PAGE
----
Returned 50 result(s) for "bitters"; page 3 of 4.
The Martinez was either the father to the Martini, a cousin to the Martini, a variation, or just a drink created around the same time period. Both the Martini and the Martinez were born between 1860 and 1870 as vermouth became more popular in the United States.
The Mai Tai is a forever fabulous and popular drink, this version brings the Orgeat and lime but does not match the exact Mai Tai recipe. This is a modification of a modification slightly tweaked (by us) to be less sweet.
The mimosa was said to be invented by Frank Meier in 1925. It's said to be named after the yellow flower by the same name common in Europe.
With the origin Hotel Nacional, this drink is based in Cuba -- Havana, specifically, but so many daiquiri designs can be created off the original. This recipe was modified by Jeffrey Morgenthaler
The Nui Nui balances allspice, clove, cinnamon and other trade spices for a great introduction tiki drink for new and old cocktail enthusiasts.
Pronounced "wah-hock-en" Dead, this cocktail is a play on words from the comic book / tv series and has a great use of Mezcal
Smokey Sweet Candy (aka "nana candy"); easy to drink, slightly unique flavor profile that's hard to pickup. Great smoky profile and sweeter flavors.
Potentially the first cocktail that started it all, the old fashioned is a simple drink that dates to around 1850, first published in 1860. Our recipe is the original old fashioned, no muddled fruit or cherries, just the raw basics.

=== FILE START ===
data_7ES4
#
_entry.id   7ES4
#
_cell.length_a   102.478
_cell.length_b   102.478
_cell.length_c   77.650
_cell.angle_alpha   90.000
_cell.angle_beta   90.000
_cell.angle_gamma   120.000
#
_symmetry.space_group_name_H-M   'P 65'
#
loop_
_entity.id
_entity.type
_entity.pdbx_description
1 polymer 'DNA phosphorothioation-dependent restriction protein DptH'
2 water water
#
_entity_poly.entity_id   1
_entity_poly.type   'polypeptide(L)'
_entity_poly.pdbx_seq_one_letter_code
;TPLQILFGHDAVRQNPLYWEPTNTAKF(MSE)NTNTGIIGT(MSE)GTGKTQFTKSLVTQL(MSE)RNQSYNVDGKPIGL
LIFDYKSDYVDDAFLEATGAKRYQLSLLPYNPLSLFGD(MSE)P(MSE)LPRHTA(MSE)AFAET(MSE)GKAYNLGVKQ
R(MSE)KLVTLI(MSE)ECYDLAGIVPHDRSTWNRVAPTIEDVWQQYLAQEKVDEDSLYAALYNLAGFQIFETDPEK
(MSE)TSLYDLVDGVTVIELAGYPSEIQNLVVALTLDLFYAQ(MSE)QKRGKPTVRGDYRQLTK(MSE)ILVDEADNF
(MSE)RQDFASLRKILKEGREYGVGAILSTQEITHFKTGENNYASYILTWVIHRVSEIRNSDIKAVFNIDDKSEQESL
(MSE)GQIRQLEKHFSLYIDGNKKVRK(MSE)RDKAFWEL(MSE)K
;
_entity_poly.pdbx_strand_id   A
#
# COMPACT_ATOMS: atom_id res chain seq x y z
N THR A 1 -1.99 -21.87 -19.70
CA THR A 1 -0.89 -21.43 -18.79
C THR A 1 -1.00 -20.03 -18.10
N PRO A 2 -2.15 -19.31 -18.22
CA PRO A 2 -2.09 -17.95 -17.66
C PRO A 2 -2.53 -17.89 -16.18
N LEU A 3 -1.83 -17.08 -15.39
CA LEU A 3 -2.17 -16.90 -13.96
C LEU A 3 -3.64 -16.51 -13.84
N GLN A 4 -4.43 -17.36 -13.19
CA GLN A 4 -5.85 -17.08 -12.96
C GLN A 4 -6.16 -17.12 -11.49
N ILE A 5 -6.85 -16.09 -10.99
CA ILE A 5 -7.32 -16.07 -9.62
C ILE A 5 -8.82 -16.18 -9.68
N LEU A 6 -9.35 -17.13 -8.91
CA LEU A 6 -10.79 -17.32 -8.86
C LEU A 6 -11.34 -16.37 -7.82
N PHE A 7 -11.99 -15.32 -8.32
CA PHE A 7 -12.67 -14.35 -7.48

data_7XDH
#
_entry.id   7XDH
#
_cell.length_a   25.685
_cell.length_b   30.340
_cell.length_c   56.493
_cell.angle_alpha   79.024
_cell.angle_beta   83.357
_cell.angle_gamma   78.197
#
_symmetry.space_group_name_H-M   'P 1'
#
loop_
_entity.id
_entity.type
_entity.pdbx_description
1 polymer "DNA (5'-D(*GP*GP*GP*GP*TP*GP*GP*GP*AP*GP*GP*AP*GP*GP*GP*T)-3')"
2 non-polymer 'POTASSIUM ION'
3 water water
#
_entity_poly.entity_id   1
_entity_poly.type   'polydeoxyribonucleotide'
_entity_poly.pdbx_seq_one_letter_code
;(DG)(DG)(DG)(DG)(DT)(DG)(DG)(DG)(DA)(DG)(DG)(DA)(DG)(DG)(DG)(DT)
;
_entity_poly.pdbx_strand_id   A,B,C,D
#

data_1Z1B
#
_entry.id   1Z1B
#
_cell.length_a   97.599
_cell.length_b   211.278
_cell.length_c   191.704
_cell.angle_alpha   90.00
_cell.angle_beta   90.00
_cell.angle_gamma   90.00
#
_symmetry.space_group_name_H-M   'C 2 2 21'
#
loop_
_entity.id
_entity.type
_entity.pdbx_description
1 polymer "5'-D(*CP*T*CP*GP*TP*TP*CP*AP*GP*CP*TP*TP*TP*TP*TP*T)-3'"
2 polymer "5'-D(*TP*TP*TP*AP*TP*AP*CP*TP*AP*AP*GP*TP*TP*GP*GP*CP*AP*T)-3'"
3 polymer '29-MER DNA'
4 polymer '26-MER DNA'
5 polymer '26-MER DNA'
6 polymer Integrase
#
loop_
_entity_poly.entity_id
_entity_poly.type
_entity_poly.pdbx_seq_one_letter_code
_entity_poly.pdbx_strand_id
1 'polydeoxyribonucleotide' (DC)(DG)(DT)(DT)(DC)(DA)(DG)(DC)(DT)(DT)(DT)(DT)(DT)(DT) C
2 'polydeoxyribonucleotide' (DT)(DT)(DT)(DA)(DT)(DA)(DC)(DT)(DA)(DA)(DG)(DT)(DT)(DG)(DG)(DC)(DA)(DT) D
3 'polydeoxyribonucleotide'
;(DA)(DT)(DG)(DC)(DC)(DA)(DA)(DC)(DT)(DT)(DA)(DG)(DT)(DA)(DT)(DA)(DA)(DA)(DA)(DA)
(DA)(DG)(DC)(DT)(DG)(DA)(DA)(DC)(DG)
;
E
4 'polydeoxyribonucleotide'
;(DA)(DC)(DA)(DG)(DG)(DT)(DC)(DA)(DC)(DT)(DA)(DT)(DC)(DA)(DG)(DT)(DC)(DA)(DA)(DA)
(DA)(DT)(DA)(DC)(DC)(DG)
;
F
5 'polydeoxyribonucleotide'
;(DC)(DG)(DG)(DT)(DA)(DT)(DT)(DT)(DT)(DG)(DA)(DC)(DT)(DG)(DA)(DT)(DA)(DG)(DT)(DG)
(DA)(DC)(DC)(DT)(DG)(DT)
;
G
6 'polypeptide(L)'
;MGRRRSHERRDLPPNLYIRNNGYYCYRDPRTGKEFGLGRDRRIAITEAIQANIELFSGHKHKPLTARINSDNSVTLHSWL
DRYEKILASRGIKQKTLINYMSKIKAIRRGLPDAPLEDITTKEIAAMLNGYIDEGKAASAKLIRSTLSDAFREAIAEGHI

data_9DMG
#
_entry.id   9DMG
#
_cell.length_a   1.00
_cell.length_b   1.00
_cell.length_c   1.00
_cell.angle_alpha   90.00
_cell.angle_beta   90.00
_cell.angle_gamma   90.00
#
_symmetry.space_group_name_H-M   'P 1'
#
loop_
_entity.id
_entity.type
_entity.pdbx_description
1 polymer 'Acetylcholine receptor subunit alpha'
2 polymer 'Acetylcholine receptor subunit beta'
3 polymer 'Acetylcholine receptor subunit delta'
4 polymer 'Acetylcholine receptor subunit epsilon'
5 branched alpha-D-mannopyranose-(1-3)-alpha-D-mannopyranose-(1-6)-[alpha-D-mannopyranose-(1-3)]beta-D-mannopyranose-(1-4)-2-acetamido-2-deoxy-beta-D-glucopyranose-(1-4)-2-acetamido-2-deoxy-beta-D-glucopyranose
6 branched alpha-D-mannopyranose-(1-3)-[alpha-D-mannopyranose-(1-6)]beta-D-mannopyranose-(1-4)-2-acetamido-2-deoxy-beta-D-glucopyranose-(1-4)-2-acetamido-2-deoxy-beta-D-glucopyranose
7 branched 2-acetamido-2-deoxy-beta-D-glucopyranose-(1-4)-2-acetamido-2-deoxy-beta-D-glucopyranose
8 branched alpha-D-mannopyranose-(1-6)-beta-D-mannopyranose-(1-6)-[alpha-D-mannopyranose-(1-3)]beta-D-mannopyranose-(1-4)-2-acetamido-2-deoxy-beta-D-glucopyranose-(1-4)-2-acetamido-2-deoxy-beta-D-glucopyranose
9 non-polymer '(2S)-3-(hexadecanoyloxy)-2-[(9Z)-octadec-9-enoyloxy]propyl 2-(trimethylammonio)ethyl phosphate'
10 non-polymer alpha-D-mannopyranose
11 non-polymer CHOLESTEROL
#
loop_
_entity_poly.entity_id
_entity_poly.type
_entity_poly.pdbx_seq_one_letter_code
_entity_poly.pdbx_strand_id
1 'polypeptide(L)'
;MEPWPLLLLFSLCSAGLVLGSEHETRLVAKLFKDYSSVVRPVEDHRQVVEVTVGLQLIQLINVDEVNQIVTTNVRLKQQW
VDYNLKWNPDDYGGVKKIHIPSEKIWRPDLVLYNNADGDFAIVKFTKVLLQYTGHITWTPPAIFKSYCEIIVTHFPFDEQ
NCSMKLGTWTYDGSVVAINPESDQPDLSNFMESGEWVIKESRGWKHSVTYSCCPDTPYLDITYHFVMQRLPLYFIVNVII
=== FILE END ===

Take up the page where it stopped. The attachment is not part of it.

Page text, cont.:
What makes the perfect manhattan so perfect? The use of dry vermouth, much like a perfect martini. If you think a manhattan is too sweet, cutting it with dry vermouth can indeed make it more perfect.
A cocktail design of Peruvian origin, often seen in Chili, Peru and other South American countries. Like most core spirits, even a Pisco needs a sour design.
Suggested to be originally published in the New York Times in 1908, a recipe from Jamaica, this "punch" has a wide variety of recipe designs, we happen to like this one because it's well crafted and tasty with pool side tropical appeal.
This cocktail is designed by San Francisco bartender Jon Santer who apparently loves spirit-forward spicy rye cocktails because this will hit you like a... revolver.
Invented at the Waldorf Astoria in New York City, this 19th century artwork is a riff off the manhattan. It's simply a manhattan with scotch.
The Sazerac went through many variations as Antoine Amedie Peychaud experimented with remedies that used his bitters. In 1838 it used French Brandy and by 1873 it was using American Rye. It moved from Absinthe to Herbsainte and other slight variations. All great cocktails change with time.
The very first Singapore Sling recipe said to have been created by Ngiam Tong Boon is lost to time. Not even the Raffles Hotel, who has been serving it since 1915 or so, has the original recipe–they add “this or that” as Jeff Berry says in his book.